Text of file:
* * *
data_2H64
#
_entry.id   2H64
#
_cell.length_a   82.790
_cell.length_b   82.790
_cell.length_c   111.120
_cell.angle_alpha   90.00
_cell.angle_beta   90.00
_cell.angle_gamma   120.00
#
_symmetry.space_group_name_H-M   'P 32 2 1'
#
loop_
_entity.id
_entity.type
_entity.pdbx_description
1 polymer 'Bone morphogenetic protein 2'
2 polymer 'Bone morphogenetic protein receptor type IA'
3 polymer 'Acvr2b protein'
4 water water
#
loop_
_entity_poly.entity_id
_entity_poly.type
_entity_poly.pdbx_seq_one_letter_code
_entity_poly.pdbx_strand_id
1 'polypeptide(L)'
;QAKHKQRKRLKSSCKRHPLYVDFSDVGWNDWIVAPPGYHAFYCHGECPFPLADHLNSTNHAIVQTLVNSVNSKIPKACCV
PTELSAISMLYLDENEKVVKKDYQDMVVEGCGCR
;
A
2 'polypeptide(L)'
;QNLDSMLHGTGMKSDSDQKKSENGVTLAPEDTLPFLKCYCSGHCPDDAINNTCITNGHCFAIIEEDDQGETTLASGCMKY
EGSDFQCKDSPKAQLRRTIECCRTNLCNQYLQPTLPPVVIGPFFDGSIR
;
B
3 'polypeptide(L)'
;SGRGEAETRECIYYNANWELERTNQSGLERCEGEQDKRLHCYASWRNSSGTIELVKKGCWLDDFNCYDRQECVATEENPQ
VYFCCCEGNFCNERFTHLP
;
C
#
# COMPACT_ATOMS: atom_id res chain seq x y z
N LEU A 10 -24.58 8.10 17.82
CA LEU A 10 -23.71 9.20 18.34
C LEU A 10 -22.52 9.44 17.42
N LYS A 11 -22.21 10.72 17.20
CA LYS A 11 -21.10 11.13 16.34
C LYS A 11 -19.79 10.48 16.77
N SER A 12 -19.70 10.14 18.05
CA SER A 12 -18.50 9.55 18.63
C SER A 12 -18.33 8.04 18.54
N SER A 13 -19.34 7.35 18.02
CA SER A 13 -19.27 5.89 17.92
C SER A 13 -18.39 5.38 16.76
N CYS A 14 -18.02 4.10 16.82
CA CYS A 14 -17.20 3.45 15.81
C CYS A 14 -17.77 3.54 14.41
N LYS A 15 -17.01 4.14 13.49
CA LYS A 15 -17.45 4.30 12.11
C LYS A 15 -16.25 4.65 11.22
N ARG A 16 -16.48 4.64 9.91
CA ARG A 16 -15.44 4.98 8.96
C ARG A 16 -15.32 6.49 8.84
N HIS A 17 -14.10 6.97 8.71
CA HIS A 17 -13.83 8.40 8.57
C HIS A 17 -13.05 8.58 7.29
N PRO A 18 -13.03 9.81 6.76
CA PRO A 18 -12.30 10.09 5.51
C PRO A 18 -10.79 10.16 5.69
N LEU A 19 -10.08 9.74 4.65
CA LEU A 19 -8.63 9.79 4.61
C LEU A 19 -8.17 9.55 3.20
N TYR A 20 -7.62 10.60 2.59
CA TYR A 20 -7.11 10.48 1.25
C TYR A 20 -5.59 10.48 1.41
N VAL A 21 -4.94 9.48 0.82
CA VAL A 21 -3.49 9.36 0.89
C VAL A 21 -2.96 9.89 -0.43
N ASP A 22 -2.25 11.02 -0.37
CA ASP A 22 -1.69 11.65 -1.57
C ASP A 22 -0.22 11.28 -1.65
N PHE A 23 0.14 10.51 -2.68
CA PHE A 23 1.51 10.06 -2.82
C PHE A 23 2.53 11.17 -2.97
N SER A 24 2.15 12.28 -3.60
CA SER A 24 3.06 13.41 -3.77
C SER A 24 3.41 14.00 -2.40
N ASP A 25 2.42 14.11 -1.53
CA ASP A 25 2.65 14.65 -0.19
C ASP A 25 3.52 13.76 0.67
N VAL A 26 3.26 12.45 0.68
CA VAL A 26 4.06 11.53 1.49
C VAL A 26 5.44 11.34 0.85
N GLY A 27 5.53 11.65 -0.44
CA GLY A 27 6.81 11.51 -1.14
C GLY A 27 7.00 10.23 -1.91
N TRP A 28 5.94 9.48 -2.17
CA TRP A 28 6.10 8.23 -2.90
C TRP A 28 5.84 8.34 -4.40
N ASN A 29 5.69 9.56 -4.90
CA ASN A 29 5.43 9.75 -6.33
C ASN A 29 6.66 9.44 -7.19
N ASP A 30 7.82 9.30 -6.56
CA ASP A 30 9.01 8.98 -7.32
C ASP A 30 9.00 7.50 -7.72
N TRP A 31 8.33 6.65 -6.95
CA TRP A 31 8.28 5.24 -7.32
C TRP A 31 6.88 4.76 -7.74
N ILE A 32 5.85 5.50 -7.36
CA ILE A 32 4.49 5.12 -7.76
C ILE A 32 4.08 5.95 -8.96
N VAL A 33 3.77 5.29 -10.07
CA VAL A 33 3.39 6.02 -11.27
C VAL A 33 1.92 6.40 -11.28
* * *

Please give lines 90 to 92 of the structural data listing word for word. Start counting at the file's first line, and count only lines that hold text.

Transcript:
N ASP A 25 2.42 14.11 -1.53
CA ASP A 25 2.65 14.65 -0.19
C ASP A 25 3.52 13.76 0.67